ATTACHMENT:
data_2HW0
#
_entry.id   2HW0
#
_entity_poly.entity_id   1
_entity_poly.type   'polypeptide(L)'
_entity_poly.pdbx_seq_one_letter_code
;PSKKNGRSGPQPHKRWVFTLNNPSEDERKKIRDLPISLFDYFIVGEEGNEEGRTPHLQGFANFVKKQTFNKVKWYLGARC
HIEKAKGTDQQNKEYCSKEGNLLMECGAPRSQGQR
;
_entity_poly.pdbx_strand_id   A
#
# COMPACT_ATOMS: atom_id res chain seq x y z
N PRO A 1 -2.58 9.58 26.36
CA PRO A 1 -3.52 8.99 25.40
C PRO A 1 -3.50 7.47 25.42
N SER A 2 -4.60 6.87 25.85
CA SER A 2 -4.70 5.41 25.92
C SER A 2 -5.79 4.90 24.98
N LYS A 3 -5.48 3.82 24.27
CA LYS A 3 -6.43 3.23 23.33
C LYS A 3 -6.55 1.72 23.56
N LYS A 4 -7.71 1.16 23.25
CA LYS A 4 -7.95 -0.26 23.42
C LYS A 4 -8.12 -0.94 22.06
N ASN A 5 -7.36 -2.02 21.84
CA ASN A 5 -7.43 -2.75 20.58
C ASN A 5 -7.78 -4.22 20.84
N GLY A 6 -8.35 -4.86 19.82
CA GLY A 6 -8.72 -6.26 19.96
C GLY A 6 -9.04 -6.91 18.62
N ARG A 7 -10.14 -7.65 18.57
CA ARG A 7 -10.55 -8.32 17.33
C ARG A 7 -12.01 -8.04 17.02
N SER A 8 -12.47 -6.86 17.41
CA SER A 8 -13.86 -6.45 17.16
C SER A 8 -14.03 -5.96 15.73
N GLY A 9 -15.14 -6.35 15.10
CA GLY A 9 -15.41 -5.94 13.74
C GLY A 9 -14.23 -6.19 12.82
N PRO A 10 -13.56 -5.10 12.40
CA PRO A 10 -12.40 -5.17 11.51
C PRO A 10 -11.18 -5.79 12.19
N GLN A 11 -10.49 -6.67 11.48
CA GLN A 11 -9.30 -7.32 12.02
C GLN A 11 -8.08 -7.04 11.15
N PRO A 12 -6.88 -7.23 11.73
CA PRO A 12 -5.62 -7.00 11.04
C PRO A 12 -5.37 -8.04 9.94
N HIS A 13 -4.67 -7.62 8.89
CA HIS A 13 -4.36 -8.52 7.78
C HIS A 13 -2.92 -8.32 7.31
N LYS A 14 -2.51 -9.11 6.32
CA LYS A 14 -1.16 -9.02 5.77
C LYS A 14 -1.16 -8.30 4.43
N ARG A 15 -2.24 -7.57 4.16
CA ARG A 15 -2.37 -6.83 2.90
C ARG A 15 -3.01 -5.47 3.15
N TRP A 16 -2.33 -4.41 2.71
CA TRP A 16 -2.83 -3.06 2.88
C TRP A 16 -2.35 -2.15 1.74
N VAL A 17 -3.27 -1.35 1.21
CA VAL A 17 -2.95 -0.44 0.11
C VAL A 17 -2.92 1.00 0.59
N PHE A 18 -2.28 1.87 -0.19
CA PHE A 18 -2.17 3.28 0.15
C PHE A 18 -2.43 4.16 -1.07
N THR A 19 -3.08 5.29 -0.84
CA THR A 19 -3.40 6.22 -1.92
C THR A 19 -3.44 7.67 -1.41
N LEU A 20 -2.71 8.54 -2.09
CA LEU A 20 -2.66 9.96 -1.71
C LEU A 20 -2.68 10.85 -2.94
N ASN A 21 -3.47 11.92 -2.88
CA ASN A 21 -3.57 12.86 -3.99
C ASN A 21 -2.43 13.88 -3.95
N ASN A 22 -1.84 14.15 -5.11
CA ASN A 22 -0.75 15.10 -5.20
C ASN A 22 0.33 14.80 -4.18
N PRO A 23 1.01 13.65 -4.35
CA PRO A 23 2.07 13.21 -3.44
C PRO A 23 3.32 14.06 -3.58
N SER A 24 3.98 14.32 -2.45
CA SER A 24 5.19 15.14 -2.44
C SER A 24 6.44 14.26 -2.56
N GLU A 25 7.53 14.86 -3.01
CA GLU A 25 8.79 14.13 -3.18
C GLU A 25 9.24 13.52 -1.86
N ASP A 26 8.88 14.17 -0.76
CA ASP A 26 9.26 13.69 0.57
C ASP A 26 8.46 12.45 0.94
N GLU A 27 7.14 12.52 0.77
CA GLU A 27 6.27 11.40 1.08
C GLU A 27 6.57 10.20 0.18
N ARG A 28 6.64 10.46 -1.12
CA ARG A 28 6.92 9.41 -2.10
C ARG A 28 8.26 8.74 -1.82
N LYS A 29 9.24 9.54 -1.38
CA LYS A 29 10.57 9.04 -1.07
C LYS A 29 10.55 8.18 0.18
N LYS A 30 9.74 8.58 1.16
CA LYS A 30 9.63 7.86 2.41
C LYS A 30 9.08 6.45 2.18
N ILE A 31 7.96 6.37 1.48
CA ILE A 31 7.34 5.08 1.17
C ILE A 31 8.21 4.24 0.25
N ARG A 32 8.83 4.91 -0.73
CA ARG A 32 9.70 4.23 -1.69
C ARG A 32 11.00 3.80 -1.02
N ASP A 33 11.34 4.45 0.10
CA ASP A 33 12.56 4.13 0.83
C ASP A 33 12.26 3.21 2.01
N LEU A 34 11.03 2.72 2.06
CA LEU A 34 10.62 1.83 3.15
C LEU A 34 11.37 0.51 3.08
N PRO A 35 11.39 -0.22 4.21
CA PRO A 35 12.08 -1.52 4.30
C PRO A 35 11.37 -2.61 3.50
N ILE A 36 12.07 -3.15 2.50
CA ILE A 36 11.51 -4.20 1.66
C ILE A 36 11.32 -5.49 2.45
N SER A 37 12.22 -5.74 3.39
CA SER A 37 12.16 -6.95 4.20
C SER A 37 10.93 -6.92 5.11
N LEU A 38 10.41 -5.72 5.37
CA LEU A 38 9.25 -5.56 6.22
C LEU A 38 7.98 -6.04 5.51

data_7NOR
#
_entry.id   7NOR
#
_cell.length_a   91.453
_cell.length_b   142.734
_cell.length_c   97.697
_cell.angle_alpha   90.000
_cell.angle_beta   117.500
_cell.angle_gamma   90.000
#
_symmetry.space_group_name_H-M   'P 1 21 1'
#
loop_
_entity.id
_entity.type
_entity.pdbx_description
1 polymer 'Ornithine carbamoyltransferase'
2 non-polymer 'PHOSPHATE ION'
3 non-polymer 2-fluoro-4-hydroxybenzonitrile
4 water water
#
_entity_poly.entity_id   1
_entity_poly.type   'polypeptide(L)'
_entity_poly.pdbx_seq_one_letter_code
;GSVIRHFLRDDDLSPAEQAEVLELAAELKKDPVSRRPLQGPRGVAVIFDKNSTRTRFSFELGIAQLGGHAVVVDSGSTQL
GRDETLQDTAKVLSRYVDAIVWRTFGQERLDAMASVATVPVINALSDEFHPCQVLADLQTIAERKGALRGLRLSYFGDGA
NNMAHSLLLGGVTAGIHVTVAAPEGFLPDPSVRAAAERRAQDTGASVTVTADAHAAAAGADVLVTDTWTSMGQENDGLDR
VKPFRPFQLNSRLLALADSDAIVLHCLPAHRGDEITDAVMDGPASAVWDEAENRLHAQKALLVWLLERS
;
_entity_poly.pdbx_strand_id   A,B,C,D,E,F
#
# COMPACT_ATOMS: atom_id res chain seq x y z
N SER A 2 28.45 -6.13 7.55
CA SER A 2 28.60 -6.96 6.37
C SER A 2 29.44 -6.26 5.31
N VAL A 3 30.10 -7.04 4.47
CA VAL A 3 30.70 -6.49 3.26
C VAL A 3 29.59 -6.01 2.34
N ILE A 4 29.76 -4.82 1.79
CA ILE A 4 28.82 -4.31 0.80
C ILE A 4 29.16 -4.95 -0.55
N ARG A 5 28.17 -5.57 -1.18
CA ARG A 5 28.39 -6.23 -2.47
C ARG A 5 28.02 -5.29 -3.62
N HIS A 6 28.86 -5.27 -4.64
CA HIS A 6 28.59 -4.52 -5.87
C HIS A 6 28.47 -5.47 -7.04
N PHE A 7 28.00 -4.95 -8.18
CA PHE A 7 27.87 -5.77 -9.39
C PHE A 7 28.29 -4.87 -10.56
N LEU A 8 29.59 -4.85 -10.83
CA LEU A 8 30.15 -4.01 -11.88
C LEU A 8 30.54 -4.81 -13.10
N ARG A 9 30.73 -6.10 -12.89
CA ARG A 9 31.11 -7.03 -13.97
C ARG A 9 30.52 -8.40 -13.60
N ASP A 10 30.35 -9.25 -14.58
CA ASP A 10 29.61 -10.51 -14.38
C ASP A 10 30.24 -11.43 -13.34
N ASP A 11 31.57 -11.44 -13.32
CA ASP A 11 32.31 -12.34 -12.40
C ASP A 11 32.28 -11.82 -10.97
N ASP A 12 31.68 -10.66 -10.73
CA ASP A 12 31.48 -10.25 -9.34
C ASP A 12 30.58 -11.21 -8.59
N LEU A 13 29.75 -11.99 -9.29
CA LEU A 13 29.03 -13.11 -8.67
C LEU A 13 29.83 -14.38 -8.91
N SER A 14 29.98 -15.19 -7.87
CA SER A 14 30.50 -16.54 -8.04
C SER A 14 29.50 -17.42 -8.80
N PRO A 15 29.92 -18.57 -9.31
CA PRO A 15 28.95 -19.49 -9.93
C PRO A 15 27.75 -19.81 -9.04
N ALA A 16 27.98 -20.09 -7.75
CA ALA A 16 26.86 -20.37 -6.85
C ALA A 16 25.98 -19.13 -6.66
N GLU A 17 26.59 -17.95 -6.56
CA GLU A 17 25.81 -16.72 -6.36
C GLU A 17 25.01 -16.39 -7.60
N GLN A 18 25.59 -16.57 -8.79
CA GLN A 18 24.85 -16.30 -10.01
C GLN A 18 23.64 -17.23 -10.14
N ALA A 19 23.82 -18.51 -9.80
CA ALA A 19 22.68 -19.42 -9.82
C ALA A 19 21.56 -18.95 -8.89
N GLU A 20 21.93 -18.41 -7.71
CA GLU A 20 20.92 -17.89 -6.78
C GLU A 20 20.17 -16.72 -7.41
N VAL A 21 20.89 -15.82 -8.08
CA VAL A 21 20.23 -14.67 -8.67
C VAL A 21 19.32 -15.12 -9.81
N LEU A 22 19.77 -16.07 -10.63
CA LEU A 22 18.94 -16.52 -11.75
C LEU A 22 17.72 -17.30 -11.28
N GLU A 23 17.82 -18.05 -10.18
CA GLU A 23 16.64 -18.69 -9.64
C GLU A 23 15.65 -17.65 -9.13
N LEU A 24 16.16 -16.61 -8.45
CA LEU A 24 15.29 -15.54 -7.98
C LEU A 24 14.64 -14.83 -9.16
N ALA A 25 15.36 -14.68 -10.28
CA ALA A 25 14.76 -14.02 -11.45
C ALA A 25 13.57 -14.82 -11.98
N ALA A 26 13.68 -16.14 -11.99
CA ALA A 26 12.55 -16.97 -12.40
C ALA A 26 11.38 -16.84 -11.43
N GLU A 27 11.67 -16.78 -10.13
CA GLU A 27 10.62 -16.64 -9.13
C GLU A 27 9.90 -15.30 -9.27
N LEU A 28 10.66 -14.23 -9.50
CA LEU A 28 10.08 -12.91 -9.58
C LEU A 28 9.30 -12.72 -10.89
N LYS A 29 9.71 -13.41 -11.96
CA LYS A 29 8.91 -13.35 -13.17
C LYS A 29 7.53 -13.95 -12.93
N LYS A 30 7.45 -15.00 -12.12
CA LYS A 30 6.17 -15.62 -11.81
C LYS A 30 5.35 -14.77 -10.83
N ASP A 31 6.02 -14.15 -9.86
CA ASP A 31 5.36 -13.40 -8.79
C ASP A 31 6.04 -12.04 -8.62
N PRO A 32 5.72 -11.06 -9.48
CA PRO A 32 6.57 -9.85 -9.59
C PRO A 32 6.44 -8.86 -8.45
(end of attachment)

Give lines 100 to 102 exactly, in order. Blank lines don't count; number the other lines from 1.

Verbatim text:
C LYS A 29 10.55 8.18 0.18
N LYS A 30 9.74 8.58 1.16
CA LYS A 30 9.63 7.86 2.41